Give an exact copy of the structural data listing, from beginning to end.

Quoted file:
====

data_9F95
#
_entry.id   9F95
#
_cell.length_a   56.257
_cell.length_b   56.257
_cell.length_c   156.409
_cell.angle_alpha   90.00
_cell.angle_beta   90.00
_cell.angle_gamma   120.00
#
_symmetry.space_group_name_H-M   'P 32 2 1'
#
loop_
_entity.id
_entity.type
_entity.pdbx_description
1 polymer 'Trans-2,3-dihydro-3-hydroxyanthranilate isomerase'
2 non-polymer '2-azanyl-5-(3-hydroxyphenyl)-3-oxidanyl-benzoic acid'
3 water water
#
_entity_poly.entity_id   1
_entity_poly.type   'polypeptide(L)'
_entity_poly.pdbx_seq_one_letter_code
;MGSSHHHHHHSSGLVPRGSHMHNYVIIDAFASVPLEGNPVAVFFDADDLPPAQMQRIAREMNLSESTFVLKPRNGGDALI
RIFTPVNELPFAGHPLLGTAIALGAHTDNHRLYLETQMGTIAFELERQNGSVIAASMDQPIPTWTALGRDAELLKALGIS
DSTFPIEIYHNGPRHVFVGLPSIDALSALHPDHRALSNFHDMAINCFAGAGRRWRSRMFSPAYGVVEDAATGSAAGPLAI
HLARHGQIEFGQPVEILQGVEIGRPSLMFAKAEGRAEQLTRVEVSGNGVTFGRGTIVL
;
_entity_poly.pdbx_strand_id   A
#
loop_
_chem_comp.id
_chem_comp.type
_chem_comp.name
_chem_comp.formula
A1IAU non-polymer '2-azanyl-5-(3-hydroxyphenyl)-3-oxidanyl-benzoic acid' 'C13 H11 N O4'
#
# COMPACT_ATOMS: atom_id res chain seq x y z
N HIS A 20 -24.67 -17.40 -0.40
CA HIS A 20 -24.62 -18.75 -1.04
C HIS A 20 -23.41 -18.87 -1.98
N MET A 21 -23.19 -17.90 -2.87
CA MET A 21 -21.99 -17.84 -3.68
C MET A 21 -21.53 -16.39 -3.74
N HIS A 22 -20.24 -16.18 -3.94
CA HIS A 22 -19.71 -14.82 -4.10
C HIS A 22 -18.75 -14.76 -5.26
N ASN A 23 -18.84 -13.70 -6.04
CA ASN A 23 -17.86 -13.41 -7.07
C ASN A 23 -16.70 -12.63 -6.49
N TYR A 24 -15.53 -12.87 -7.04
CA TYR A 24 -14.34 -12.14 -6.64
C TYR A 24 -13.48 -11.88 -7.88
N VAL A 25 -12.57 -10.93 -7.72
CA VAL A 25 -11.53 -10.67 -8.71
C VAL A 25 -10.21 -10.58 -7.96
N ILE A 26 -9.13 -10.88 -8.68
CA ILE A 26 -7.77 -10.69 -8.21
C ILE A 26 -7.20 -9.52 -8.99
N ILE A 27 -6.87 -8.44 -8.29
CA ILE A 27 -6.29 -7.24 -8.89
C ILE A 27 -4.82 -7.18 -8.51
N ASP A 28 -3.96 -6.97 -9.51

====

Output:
data_9F95
#
_entry.id   9F95
#
_cell.length_a   56.257
_cell.length_b   56.257
_cell.length_c   156.409
_cell.angle_alpha   90.00
_cell.angle_beta   90.00
_cell.angle_gamma   120.00
#
_symmetry.space_group_name_H-M   'P 32 2 1'
#
loop_
_entity.id
_entity.type
_entity.pdbx_description
1 polymer 'Trans-2,3-dihydro-3-hydroxyanthranilate isomerase'
2 non-polymer '2-azanyl-5-(3-hydroxyphenyl)-3-oxidanyl-benzoic acid'
3 water water
#
_entity_poly.entity_id   1
_entity_poly.type   'polypeptide(L)'
_entity_poly.pdbx_seq_one_letter_code
;MGSSHHHHHHSSGLVPRGSHMHNYVIIDAFASVPLEGNPVAVFFDADDLPPAQMQRIAREMNLSESTFVLKPRNGGDALI
RIFTPVNELPFAGHPLLGTAIALGAHTDNHRLYLETQMGTIAFELERQNGSVIAASMDQPIPTWTALGRDAELLKALGIS
DSTFPIEIYHNGPRHVFVGLPSIDALSALHPDHRALSNFHDMAINCFAGAGRRWRSRMFSPAYGVVEDAATGSAAGPLAI
HLARHGQIEFGQPVEILQGVEIGRPSLMFAKAEGRAEQLTRVEVSGNGVTFGRGTIVL
;
_entity_poly.pdbx_strand_id   A
#
loop_
_chem_comp.id
_chem_comp.type
_chem_comp.name
_chem_comp.formula
A1IAU non-polymer '2-azanyl-5-(3-hydroxyphenyl)-3-oxidanyl-benzoic acid' 'C13 H11 N O4'
#
# COMPACT_ATOMS: atom_id res chain seq x y z
N HIS A 20 -24.67 -17.40 -0.40
CA HIS A 20 -24.62 -18.75 -1.04
C HIS A 20 -23.41 -18.87 -1.98
N MET A 21 -23.19 -17.90 -2.87
CA MET A 21 -21.99 -17.84 -3.68
C MET A 21 -21.53 -16.39 -3.74
N HIS A 22 -20.24 -16.18 -3.94
CA HIS A 22 -19.71 -14.82 -4.10
C HIS A 22 -18.75 -14.76 -5.26
N ASN A 23 -18.84 -13.70 -6.04
CA ASN A 23 -17.86 -13.41 -7.07
C ASN A 23 -16.70 -12.63 -6.49
N TYR A 24 -15.53 -12.87 -7.04
CA TYR A 24 -14.34 -12.14 -6.64
C TYR A 24 -13.48 -11.88 -7.88
N VAL A 25 -12.57 -10.93 -7.72
CA VAL A 25 -11.53 -10.67 -8.71
C VAL A 25 -10.21 -10.58 -7.96
N ILE A 26 -9.13 -10.88 -8.68
CA ILE A 26 -7.77 -10.69 -8.21
C ILE A 26 -7.20 -9.52 -8.99
N ILE A 27 -6.87 -8.44 -8.29
CA ILE A 27 -6.29 -7.24 -8.89
C ILE A 27 -4.82 -7.18 -8.51
N ASP A 28 -3.96 -6.97 -9.51